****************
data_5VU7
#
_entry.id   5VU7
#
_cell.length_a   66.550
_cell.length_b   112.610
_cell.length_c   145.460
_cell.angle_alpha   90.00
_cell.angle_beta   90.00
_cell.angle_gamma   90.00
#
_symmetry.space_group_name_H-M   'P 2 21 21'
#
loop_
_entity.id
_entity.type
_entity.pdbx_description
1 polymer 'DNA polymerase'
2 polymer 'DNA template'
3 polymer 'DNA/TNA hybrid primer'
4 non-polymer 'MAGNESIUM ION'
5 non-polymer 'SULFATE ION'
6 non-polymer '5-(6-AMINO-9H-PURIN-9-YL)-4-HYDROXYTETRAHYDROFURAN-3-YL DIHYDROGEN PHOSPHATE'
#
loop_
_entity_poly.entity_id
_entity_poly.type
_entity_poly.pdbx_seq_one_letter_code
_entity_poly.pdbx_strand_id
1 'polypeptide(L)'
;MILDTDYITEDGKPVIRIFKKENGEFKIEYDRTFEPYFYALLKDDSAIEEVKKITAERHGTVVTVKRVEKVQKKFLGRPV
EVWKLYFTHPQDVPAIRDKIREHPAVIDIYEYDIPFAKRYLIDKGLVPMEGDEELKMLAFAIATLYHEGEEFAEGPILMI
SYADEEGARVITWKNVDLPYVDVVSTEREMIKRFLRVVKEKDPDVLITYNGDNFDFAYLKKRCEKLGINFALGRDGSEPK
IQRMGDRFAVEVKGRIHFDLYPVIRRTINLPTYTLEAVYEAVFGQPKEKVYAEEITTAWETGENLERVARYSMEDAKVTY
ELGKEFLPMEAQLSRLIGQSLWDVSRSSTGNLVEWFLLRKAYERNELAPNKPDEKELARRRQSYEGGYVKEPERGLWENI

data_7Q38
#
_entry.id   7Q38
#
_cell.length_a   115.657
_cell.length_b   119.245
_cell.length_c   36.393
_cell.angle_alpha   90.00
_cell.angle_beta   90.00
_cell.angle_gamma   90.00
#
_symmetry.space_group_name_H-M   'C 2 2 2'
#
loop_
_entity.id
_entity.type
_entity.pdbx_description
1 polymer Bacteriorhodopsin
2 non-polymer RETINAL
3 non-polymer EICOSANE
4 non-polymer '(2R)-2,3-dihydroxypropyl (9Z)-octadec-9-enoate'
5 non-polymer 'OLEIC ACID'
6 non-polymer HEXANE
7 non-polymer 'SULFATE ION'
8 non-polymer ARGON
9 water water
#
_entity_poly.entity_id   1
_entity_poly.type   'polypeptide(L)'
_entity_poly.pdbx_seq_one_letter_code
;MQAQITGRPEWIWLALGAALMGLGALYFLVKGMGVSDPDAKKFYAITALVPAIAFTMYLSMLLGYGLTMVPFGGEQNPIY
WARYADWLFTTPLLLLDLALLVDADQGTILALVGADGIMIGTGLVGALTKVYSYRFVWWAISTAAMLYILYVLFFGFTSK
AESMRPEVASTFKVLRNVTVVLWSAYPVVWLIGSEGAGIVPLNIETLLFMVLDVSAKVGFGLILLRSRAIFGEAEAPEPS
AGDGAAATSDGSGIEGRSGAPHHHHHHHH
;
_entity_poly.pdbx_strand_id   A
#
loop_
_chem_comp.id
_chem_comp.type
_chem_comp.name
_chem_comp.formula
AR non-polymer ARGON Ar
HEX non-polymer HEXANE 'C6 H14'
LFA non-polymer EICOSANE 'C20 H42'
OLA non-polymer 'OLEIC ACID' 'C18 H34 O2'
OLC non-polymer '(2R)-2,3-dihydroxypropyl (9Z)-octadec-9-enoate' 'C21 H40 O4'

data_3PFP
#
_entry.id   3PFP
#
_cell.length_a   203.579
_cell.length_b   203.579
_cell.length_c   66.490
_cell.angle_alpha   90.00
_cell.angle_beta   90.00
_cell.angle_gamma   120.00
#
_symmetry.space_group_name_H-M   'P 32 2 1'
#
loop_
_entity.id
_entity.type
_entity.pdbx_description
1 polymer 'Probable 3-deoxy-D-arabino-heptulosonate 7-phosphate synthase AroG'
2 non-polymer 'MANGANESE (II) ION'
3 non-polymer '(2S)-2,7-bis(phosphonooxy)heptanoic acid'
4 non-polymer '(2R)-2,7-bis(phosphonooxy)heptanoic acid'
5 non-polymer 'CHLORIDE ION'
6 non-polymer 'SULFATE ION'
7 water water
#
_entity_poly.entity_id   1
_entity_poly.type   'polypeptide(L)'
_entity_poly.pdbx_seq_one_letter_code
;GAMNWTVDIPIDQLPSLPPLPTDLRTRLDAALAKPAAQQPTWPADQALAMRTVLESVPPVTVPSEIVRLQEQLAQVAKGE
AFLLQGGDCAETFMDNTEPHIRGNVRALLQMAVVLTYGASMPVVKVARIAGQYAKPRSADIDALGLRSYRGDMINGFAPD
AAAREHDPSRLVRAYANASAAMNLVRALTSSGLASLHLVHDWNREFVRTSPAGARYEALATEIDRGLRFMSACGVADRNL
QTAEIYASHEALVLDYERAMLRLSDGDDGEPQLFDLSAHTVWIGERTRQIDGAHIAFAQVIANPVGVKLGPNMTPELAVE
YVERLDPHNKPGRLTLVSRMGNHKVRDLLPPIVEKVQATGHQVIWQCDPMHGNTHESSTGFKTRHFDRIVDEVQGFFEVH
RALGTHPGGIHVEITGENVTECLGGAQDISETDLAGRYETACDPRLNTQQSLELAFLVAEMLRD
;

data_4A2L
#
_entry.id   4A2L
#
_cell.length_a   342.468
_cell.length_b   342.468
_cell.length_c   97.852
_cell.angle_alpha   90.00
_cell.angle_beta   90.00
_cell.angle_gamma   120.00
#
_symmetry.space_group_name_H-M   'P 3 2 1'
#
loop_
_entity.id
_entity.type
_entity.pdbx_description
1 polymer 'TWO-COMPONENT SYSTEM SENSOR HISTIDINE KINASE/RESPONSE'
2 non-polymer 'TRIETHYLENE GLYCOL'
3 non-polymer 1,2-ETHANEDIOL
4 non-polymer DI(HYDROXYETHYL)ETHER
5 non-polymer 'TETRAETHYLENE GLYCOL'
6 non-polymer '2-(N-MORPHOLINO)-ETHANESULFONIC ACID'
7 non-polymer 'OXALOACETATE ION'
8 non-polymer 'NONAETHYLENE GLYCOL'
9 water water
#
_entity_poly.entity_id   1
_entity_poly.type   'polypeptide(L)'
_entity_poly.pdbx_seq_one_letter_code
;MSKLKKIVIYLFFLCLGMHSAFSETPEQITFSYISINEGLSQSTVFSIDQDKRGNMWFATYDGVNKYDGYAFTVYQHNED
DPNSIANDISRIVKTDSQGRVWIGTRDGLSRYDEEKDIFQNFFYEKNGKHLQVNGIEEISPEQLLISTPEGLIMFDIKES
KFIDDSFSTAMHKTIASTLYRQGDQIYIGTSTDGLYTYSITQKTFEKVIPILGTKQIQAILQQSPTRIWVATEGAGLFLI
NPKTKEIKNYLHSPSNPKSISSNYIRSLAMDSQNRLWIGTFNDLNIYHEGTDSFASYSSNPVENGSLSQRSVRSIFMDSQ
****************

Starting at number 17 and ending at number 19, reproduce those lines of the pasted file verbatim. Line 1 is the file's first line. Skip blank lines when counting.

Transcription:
_entity.pdbx_description
1 polymer 'DNA polymerase'
2 polymer 'DNA template'